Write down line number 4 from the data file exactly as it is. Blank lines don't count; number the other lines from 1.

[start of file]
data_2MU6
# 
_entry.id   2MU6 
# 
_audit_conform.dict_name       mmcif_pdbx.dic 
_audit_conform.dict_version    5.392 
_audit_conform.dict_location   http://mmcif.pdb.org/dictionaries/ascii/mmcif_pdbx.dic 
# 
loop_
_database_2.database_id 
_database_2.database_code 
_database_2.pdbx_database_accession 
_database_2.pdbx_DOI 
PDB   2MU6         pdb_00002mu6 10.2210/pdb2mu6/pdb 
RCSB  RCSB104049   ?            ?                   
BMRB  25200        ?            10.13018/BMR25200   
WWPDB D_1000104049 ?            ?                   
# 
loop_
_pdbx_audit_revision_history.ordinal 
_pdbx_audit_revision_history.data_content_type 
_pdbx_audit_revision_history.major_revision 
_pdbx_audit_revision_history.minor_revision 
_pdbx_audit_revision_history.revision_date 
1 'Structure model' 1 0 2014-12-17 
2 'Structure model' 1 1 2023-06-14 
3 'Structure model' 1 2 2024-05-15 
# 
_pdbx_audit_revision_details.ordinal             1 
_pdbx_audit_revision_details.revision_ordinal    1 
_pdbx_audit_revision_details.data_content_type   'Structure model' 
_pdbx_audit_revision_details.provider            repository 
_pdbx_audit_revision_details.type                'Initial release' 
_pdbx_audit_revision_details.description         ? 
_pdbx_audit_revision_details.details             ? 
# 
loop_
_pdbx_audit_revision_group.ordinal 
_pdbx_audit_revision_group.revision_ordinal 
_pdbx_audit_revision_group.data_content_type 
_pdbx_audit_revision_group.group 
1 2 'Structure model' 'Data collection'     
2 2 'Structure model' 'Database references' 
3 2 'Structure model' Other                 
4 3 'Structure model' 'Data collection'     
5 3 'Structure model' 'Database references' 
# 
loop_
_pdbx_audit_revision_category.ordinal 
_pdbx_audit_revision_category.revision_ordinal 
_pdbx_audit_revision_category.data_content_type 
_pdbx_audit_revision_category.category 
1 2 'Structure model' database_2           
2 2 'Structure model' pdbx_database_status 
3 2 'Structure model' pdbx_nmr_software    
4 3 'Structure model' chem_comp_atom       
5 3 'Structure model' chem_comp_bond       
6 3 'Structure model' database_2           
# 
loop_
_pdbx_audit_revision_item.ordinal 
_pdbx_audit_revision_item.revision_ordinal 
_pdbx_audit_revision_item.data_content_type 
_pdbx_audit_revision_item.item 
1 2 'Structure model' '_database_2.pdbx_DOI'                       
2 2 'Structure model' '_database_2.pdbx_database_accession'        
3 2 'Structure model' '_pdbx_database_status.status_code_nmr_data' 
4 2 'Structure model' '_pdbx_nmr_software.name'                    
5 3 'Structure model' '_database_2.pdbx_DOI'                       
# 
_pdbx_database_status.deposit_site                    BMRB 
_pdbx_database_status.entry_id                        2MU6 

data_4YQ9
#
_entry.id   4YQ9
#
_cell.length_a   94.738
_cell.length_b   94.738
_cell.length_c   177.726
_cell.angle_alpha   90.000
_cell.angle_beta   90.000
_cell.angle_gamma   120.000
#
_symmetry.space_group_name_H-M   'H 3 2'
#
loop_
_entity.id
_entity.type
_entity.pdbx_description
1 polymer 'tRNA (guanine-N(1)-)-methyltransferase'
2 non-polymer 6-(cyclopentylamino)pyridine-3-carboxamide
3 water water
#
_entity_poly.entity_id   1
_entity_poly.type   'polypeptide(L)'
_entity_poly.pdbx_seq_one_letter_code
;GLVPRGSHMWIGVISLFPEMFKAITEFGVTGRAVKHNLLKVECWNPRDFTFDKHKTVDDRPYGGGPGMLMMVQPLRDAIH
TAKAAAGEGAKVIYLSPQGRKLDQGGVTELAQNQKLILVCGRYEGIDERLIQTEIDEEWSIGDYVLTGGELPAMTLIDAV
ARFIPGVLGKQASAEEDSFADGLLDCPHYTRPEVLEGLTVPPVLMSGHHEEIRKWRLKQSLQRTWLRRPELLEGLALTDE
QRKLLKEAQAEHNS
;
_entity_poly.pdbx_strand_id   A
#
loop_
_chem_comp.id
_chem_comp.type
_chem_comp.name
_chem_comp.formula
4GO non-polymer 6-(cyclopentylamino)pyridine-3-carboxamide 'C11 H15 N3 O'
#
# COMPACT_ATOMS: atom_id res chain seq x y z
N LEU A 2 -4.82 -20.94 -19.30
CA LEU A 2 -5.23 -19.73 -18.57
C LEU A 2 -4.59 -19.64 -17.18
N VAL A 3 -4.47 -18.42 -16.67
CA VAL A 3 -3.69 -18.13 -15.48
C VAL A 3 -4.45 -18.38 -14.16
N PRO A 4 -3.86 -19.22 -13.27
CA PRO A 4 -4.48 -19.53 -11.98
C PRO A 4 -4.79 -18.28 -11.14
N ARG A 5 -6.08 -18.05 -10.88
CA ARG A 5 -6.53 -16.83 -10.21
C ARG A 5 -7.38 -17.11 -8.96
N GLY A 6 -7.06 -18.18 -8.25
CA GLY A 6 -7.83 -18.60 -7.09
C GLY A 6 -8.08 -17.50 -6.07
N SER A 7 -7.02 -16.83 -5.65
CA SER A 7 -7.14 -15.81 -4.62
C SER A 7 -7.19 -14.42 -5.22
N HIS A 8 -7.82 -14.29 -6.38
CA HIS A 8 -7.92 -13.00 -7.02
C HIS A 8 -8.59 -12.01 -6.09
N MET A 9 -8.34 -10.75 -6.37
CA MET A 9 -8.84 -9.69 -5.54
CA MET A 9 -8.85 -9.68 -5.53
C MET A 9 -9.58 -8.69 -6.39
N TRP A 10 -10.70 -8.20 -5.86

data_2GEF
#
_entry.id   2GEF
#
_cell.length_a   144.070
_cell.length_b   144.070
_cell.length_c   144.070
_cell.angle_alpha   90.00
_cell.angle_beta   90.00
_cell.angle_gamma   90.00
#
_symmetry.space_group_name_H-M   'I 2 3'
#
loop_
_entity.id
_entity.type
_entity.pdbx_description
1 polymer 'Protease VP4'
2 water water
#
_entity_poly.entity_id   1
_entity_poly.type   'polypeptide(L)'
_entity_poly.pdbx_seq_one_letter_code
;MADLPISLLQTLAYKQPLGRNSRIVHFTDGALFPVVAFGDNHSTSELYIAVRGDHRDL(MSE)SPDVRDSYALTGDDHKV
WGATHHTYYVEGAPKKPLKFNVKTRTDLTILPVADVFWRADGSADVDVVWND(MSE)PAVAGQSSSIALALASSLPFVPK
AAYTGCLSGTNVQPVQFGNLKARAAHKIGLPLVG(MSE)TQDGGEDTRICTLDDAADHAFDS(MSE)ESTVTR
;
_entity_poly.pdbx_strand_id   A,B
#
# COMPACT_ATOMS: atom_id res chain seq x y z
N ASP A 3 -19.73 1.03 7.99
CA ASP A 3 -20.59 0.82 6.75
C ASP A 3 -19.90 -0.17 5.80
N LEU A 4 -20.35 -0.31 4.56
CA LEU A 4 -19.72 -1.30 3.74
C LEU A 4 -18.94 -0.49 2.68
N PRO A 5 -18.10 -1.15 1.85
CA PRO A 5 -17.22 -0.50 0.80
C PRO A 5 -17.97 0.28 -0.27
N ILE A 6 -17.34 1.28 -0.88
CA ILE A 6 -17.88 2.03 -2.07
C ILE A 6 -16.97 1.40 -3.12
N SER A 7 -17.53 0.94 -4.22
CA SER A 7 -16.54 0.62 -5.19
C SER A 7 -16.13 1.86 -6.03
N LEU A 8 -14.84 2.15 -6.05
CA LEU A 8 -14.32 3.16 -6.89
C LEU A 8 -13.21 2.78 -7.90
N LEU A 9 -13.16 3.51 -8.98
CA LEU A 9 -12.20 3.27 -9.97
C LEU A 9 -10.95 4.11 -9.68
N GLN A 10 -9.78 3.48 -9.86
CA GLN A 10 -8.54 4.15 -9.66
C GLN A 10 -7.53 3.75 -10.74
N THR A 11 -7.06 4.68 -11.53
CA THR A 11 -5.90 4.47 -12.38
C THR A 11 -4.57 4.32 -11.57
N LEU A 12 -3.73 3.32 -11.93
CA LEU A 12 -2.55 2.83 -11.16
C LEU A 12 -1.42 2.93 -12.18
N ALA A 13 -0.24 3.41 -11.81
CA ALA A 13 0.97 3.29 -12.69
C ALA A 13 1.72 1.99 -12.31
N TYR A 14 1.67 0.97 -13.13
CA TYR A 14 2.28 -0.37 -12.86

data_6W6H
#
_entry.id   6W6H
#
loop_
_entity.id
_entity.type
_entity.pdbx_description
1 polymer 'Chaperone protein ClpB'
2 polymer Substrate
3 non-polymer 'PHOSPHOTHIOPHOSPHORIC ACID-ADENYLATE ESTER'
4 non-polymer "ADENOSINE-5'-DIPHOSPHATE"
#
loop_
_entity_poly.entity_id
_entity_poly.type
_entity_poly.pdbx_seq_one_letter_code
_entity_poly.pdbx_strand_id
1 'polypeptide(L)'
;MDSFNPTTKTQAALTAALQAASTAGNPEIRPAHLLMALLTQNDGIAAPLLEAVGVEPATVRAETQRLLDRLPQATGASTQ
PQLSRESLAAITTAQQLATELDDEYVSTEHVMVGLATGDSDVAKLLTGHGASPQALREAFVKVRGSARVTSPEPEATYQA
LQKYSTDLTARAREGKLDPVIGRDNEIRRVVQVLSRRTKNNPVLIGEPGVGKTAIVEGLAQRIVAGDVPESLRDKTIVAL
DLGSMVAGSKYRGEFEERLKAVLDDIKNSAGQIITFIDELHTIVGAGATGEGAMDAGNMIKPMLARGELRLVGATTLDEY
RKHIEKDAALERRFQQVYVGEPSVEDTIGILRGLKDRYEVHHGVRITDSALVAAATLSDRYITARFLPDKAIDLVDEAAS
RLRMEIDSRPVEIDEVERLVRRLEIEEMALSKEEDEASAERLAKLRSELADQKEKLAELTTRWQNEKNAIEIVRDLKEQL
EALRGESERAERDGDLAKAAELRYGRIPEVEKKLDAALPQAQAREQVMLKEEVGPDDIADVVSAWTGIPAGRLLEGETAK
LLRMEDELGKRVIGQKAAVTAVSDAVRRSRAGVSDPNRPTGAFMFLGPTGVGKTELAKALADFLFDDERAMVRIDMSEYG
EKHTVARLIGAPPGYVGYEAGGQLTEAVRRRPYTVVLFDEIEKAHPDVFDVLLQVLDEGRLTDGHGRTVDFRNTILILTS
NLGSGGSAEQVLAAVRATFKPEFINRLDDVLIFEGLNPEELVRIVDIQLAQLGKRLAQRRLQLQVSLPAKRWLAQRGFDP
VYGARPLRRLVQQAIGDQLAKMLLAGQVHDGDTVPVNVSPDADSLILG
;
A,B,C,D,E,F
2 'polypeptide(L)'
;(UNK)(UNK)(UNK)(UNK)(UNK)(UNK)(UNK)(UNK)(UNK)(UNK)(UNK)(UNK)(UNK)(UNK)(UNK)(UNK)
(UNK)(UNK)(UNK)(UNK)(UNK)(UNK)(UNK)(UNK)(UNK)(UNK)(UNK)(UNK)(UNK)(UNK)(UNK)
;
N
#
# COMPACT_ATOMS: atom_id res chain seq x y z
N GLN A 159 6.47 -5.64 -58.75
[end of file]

# 